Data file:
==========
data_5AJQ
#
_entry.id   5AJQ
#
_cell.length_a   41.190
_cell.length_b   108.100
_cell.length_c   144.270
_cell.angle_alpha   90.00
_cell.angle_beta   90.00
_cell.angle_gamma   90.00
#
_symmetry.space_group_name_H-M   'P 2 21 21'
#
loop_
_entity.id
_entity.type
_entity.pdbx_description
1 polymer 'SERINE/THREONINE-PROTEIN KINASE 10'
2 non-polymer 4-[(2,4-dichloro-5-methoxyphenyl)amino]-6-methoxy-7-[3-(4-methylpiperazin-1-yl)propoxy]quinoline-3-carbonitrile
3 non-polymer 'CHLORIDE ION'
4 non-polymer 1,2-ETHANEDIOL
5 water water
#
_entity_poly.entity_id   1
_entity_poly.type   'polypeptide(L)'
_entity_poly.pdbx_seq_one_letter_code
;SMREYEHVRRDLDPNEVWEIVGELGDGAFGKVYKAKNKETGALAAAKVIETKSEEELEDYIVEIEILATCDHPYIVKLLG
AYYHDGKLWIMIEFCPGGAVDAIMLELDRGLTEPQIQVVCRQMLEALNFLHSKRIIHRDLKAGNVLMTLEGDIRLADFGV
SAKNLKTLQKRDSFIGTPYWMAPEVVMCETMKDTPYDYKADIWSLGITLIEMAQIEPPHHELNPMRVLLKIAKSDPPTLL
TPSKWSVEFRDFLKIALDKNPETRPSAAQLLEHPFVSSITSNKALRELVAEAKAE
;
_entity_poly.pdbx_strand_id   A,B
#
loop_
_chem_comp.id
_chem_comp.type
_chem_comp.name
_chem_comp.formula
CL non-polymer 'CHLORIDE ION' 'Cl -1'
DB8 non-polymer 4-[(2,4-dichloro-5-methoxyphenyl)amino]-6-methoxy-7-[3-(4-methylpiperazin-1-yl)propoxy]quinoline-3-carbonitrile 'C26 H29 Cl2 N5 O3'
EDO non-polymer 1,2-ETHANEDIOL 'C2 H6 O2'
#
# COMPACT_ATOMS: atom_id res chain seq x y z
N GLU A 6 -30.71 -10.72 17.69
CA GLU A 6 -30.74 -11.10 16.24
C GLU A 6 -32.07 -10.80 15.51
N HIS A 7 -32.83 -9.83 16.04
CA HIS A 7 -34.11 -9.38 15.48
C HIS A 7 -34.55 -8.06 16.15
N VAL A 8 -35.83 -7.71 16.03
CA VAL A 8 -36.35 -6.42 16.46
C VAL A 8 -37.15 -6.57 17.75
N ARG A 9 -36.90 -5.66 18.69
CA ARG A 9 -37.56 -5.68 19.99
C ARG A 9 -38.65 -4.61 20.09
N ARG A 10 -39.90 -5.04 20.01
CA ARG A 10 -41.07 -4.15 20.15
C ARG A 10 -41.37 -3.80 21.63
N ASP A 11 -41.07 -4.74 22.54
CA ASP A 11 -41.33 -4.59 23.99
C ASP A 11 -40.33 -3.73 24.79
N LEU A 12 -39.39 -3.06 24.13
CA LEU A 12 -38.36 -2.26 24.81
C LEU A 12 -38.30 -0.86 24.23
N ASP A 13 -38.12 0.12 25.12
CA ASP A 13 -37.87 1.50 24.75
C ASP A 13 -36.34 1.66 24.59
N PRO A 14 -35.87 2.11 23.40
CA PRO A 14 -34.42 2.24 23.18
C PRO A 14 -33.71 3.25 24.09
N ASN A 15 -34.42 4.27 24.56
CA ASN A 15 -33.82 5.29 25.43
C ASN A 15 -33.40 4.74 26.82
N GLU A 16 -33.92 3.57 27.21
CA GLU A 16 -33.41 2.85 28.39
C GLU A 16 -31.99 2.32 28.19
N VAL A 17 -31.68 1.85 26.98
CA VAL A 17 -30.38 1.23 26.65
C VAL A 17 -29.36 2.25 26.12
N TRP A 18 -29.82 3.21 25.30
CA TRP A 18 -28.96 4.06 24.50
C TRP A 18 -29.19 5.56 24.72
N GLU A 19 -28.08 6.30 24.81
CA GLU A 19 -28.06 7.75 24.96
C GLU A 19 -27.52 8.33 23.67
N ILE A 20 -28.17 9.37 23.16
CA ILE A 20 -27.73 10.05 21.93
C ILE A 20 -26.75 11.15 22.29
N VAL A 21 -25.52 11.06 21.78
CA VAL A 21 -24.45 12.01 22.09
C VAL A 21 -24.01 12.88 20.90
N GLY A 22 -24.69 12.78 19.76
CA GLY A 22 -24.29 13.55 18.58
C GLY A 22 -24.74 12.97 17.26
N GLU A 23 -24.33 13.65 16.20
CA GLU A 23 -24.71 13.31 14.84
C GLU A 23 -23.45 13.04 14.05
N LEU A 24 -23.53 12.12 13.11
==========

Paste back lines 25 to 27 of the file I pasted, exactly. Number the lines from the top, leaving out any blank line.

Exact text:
_entity_poly.type   'polypeptide(L)'
_entity_poly.pdbx_seq_one_letter_code
;SMREYEHVRRDLDPNEVWEIVGELGDGAFGKVYKAKNKETGALAAAKVIETKSEEELEDYIVEIEILATCDHPYIVKLLG